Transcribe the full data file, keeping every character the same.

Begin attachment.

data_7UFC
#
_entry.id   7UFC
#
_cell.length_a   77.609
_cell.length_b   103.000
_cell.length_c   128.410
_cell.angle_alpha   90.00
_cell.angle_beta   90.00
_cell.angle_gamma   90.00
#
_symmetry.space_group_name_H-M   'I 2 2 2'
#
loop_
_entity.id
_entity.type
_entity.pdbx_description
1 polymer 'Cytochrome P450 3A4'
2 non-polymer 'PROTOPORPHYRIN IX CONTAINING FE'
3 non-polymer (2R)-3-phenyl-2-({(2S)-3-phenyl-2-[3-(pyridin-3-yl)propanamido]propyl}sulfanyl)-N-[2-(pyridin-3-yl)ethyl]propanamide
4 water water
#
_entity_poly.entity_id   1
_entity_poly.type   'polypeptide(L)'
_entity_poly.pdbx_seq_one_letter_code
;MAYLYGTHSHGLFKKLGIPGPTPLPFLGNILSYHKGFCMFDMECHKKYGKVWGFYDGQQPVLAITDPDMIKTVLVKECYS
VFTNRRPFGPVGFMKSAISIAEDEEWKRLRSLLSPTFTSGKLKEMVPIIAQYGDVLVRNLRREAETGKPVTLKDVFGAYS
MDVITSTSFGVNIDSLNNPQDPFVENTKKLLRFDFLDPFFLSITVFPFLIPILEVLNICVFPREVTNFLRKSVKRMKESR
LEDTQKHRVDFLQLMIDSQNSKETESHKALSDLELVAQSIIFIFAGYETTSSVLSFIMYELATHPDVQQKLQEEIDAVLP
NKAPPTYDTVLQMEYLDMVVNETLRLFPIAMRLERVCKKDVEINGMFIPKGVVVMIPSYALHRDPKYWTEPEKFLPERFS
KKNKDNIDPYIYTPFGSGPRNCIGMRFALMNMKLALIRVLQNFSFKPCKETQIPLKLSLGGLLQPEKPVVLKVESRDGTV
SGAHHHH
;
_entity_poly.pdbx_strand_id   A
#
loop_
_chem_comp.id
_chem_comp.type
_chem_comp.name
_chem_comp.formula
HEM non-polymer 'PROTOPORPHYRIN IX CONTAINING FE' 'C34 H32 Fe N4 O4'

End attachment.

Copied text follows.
data_7UFC
#
_entry.id   7UFC
#
_cell.length_a   77.609
_cell.length_b   103.000
_cell.length_c   128.410
_cell.angle_alpha   90.00
_cell.angle_beta   90.00
_cell.angle_gamma   90.00
#
_symmetry.space_group_name_H-M   'I 2 2 2'
#
loop_
_entity.id
_entity.type
_entity.pdbx_description
1 polymer 'Cytochrome P450 3A4'
2 non-polymer 'PROTOPORPHYRIN IX CONTAINING FE'
3 non-polymer (2R)-3-phenyl-2-({(2S)-3-phenyl-2-[3-(pyridin-3-yl)propanamido]propyl}sulfanyl)-N-[2-(pyridin-3-yl)ethyl]propanamide
4 water water
#
_entity_poly.entity_id   1
_entity_poly.type   'polypeptide(L)'
_entity_poly.pdbx_seq_one_letter_code
;MAYLYGTHSHGLFKKLGIPGPTPLPFLGNILSYHKGFCMFDMECHKKYGKVWGFYDGQQPVLAITDPDMIKTVLVKECYS
VFTNRRPFGPVGFMKSAISIAEDEEWKRLRSLLSPTFTSGKLKEMVPIIAQYGDVLVRNLRREAETGKPVTLKDVFGAYS
MDVITSTSFGVNIDSLNNPQDPFVENTKKLLRFDFLDPFFLSITVFPFLIPILEVLNICVFPREVTNFLRKSVKRMKESR
LEDTQKHRVDFLQLMIDSQNSKETESHKALSDLELVAQSIIFIFAGYETTSSVLSFIMYELATHPDVQQKLQEEIDAVLP
NKAPPTYDTVLQMEYLDMVVNETLRLFPIAMRLERVCKKDVEINGMFIPKGVVVMIPSYALHRDPKYWTEPEKFLPERFS
KKNKDNIDPYIYTPFGSGPRNCIGMRFALMNMKLALIRVLQNFSFKPCKETQIPLKLSLGGLLQPEKPVVLKVESRDGTV
SGAHHHH
;
_entity_poly.pdbx_strand_id   A
#
loop_
_chem_comp.id
_chem_comp.type
_chem_comp.name
_chem_comp.formula
HEM non-polymer 'PROTOPORPHYRIN IX CONTAINING FE' 'C34 H32 Fe N4 O4'